Originally formed in the north of England in the early 90’s by Ian Masters (recently disembarked from Pale Saints) and Chris Trout (of AC Temple and Kilgore Trout), The Long Lost quickly mutated into Spoonfed Hybrid, signed to 4AD offshoot imprint, Guernica (alongside my beloved Insides) and released this eponymous debut album in 1993. Working alongside Hood producer Duncan Wheat, the duo produced an album that’s both more varied and sonically untethered than any of their previous incarnations, the noisiness of their previous groups consigned to the corner, allowing a vast space for a plethora of electronic and acoustic instruments to interact, meander and contort. Often, the production and not the song, is the star here. It’s no bad thing either. Though ostensibly a dream pop record, great care has obviously been taken to keep the listener not just engaged but on their toes. I love the creative use of panning, the clever exchanges of fuzzy electric and chiming acoustic guitars, the cascading synth strings, the plasticity. It’s also nice to know that, despite the melancholy tone of most of the songs here, they weren’t taking themselves too seriously – sleeve notes include “Cello (Queasy), Acoustic Spoon, Ticking Thing, Voice (Fake) and Guitar (Very Noisy).”
Masters’ voice as often been described as that of a “choirboy” or a “fallen angel,” perhaps too fey, too C86 to be taken seriously but I find it quite a lovely, unique, crystalline thing. Trout, too, sings lead but once, on the somewhat elegiac, ‘A Pocketful Of Dust,’ his voice somewhere between Bowie and Oakey?
“I never knew until I read Martin Aston’s ‘Facing The Other Way’ a couple of years ago that Ivo had refused to release Spoonfed Hybrid on 4AD proper because he didn’t like my singing on A Pocketful Of Dust. I don’t like it much either, to be honest, it was much better on the demo. So it goes.” – Chris Trout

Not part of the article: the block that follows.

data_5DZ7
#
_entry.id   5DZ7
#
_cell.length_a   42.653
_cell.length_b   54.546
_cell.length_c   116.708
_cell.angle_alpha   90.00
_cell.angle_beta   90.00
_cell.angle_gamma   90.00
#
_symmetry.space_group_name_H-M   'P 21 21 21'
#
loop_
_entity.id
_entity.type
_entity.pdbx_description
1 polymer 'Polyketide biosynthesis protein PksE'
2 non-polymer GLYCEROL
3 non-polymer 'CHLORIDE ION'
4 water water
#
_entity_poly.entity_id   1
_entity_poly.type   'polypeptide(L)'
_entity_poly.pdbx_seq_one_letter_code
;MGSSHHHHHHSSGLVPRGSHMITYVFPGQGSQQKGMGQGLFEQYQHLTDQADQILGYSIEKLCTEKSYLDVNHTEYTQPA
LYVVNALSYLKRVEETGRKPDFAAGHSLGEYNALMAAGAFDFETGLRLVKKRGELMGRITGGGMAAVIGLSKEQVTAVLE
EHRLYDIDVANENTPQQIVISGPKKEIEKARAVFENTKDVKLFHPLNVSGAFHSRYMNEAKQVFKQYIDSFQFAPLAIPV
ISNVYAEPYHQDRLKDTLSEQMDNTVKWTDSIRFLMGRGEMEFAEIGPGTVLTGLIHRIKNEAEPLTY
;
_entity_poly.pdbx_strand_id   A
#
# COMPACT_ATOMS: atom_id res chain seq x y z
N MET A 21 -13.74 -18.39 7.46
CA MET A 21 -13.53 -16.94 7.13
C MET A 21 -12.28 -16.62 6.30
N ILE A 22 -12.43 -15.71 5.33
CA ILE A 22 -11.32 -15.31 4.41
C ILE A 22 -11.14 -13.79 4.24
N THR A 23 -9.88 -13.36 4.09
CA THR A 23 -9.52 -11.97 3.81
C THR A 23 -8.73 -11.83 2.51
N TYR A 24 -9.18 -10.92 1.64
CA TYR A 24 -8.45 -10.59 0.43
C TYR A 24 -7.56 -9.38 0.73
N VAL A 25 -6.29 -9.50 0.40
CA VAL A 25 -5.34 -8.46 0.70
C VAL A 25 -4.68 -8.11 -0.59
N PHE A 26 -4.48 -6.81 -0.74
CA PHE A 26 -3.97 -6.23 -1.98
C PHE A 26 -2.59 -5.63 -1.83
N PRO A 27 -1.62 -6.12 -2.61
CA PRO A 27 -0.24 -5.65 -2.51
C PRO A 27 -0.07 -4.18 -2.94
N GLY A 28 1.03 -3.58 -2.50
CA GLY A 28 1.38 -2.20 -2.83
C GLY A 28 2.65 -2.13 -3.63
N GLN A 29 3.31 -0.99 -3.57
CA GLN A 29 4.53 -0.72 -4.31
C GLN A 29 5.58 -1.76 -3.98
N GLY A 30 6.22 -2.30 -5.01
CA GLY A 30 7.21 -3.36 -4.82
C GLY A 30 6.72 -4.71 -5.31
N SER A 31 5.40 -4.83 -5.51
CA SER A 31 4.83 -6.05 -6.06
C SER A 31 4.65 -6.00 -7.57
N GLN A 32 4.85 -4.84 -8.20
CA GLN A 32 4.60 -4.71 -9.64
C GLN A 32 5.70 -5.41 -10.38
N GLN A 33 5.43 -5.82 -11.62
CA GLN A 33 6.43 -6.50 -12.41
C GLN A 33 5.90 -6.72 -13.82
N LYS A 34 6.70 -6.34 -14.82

It’s essential to put this record in the context of the time it was made. By 1993, the thin veneer of shoegaze had long since cracked, the Madchester circus was running into deep mud and grunge had, arguably peaked with ‘Nevermind’ two years earlier. Even so, 1993 was the year of Björk’s ‘Debut,’ Aphex Twin was betwixt his ‘Selected Ambient Works,’ Disco Inferno were working on their groundbreaking (though largely ignored) ‘DI Go Pop’ and a whole new generation of musicians were finding evermore creative ways to meld their guitars with electronics, which were not only becoming more and more affordable but also more flexible. For me, seeing the likes of DI, Moonshake or Insides play live at that time was revelatory – they’d kicked the doors wide open and now surely, music could go forward? But it wasn’t to be. Oasis were just around the corner and with them, a legion of retroists, more than happy to accompany them back to Penny Lane. If you weren’t The Beatles, you were The Kinks (Blur) or The Rolling Stones (Primal Scream). Art rock (for this was an art) was suddenly lost in the shadow of this Union Jack umbrella. Cleverness just didn’t sell and magazines can’t survive on bands that don’t sell. Neither can record labels. As Ivo Watts-Russell withdrew from 4AD, Guernica was packed away; by 1994, it was no more.
Masters moved “further North” and the spoonings became more sporadic – a 7″ single, ‘Scary Verlaine’ on shortlived French label, Le Tatou Colérique in 1995 and a CDEP, Hibernation Shock on the US label, Farrago in ’96. Since then, it’s been hard to keep up with Masters (now living in Japan). Not only has he been exceptionally prolific, he’s existed very much in his own groove. In 1994, he teamed up with His Name Is Alive auteur, Warren Defever and birthed ESP Summer, ESP Continent and ESP Neighborhood. The subsequent years have seen him release as Friendly Science Orchestra, Wing Disk With Mark Tranmer of Gnac), Sore & Steal (with David Rothon), I’m Sore, Oneironaut, Sore Pink Steal, Two Sun Tears, Ashioto and more recently, where he currently lives in Japan, as Big Beautiful Bluebottle with Terao Terako. A new ESP Summer EP was released in August 2020 on the Onkonimyaki label and you can hear Masters in the guise of Onkonimyaki Labs here.
Trout busied himself with, amongst other things, Bear, Lazerboy, Coping Saw and Smokers Die Younger, though he’s been very quiet since 2006.
Sources/more info :
Chris Trout quote from this excellent, in-depth, track by track interview with Trev Elkin (all you ever need to know about the background of the album) : http://www.godisinthetvzine.co.uk/2018/11/12/the-story-behind-spoonfed-hybrids-1993-self-titled-debut-album/
You can follow Ian Masters’ activities on his Institute Of Spoons website here : https://sites.google.com/view/institute-of-spoons/home